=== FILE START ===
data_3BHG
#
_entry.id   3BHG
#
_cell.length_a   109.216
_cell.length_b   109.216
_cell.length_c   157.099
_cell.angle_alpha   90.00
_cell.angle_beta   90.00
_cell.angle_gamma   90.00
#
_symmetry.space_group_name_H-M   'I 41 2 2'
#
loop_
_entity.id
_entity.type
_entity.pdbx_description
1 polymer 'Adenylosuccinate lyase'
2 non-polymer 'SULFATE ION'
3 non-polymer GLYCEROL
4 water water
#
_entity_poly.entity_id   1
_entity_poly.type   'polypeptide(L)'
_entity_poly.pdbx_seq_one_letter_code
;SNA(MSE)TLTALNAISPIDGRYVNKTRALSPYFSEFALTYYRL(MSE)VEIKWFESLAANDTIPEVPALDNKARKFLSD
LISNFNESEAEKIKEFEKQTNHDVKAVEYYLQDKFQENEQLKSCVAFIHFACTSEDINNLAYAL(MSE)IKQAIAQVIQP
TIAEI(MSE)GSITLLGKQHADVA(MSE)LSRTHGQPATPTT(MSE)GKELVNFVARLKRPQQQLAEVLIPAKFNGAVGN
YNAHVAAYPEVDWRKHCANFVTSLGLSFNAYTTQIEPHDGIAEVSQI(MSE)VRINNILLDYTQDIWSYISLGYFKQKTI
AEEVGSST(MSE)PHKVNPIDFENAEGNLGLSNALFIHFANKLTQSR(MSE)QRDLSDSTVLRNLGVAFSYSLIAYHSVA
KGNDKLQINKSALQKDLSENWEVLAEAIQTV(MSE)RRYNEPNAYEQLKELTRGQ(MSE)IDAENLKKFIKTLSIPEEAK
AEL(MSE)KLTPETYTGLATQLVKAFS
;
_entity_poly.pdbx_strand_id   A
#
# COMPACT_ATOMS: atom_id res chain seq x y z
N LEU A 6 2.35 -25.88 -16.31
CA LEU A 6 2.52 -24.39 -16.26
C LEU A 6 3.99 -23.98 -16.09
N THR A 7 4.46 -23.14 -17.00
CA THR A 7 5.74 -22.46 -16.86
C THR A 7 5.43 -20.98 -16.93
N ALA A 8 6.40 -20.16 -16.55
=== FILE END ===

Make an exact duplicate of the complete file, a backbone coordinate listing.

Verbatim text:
data_3BHG
#
_entry.id   3BHG
#
_cell.length_a   109.216
_cell.length_b   109.216
_cell.length_c   157.099
_cell.angle_alpha   90.00
_cell.angle_beta   90.00
_cell.angle_gamma   90.00
#
_symmetry.space_group_name_H-M   'I 41 2 2'
#
loop_
_entity.id
_entity.type
_entity.pdbx_description
1 polymer 'Adenylosuccinate lyase'
2 non-polymer 'SULFATE ION'
3 non-polymer GLYCEROL
4 water water
#
_entity_poly.entity_id   1
_entity_poly.type   'polypeptide(L)'
_entity_poly.pdbx_seq_one_letter_code
;SNA(MSE)TLTALNAISPIDGRYVNKTRALSPYFSEFALTYYRL(MSE)VEIKWFESLAANDTIPEVPALDNKARKFLSD
LISNFNESEAEKIKEFEKQTNHDVKAVEYYLQDKFQENEQLKSCVAFIHFACTSEDINNLAYAL(MSE)IKQAIAQVIQP
TIAEI(MSE)GSITLLGKQHADVA(MSE)LSRTHGQPATPTT(MSE)GKELVNFVARLKRPQQQLAEVLIPAKFNGAVGN
YNAHVAAYPEVDWRKHCANFVTSLGLSFNAYTTQIEPHDGIAEVSQI(MSE)VRINNILLDYTQDIWSYISLGYFKQKTI
AEEVGSST(MSE)PHKVNPIDFENAEGNLGLSNALFIHFANKLTQSR(MSE)QRDLSDSTVLRNLGVAFSYSLIAYHSVA
KGNDKLQINKSALQKDLSENWEVLAEAIQTV(MSE)RRYNEPNAYEQLKELTRGQ(MSE)IDAENLKKFIKTLSIPEEAK
AEL(MSE)KLTPETYTGLATQLVKAFS
;
_entity_poly.pdbx_strand_id   A
#
# COMPACT_ATOMS: atom_id res chain seq x y z
N LEU A 6 2.35 -25.88 -16.31
CA LEU A 6 2.52 -24.39 -16.26
C LEU A 6 3.99 -23.98 -16.09
N THR A 7 4.46 -23.14 -17.00
CA THR A 7 5.74 -22.46 -16.86
C THR A 7 5.43 -20.98 -16.93
N ALA A 8 6.40 -20.16 -16.55